Talking Right: How Conservatives Turned Liberalism into a Tax-Raising, Latte-Drinking, Sushi-Eating, Volvo-Driving, New York Times-Reading, Body-Piercing, Hollywood-Loving, Left-Wing Freak Show, by Geoffrey Nunberg.
U.C. Berkeley linguist Geoffrey Nunberg charges that conservatives have taken control of our political rhetoric. Not through control of popular literature, television, cinema, and America's universities, mind you, but through message discipline and think tanks. Conservatives, so the claim goes, have appropriated words and phrases such as "values" and "elites," and charged them with meanings that suit their political ends. As the author explains early on, since the Nixon years "the decisive factor in American politics has been voters' apparent willingness to subordinate substantive interests to symbolic ones." (If this were really the case, of course, then Nunberg's complaint would be with the democratic process, not with rhetoric.)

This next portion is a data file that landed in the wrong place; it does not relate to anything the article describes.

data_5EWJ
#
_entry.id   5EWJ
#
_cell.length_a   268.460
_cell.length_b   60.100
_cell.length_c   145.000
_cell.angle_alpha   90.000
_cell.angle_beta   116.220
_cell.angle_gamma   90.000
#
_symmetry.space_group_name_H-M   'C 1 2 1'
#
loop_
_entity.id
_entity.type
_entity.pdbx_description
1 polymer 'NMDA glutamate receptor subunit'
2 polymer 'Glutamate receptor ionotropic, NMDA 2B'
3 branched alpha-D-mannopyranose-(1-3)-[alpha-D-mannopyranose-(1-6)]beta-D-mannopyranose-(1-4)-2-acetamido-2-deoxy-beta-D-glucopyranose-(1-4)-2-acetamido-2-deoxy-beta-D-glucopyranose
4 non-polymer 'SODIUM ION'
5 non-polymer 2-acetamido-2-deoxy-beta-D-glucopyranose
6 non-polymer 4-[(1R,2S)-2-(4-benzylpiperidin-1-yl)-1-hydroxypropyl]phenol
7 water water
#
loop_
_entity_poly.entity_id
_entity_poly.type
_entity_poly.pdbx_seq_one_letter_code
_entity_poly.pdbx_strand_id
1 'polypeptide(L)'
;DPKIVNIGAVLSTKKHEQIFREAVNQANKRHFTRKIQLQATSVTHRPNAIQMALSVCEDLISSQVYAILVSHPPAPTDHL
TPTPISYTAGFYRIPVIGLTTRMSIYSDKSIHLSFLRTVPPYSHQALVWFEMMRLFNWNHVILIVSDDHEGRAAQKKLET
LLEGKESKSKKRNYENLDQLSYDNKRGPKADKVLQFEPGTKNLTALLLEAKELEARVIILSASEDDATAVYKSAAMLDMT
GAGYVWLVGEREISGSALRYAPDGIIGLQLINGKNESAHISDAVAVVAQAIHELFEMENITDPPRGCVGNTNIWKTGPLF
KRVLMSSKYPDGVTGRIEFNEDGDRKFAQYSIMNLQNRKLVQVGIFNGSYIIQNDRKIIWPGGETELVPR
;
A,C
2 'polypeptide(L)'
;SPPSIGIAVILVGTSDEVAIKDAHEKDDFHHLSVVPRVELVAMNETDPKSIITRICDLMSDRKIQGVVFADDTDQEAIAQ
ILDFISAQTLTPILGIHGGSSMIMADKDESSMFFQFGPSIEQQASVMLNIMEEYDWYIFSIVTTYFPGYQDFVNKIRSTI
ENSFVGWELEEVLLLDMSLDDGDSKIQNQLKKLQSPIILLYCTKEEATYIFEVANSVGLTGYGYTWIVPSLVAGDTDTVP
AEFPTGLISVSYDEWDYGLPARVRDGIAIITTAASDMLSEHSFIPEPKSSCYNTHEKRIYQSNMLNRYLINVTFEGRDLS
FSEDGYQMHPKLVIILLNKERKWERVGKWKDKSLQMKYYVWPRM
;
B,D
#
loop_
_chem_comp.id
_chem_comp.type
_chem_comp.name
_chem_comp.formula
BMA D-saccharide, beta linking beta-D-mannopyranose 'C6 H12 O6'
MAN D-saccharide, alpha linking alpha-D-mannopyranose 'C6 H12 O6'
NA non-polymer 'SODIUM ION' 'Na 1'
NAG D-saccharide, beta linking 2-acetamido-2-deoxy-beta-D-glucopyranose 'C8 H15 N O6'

Democrats and liberals, the book argues, "can't regain their political ascendancy except by either reclaiming the basic political vocabulary or replacing it with a new one." But consider the word "liberalism." Nunberg laments how Ronald Reagan so demonized liberalism that the term itself is now radioactive. Yet there is an obvious way to reclaim it: characterize the war on terrorism as a fight between (Western) liberalism and Islamic fascism. Nothing could be simpler. And nothing could be more antithetical to America's liberals, who are so compromised by cultural relativism that they can't bring themselves to make the case so starkly, let alone choose a side in the fight. The problem isn't how liberals talk, it's how they view the world.
—Jonathan V. Last
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This article appeared in the Winter 2006 issue of the Claremont Review of Books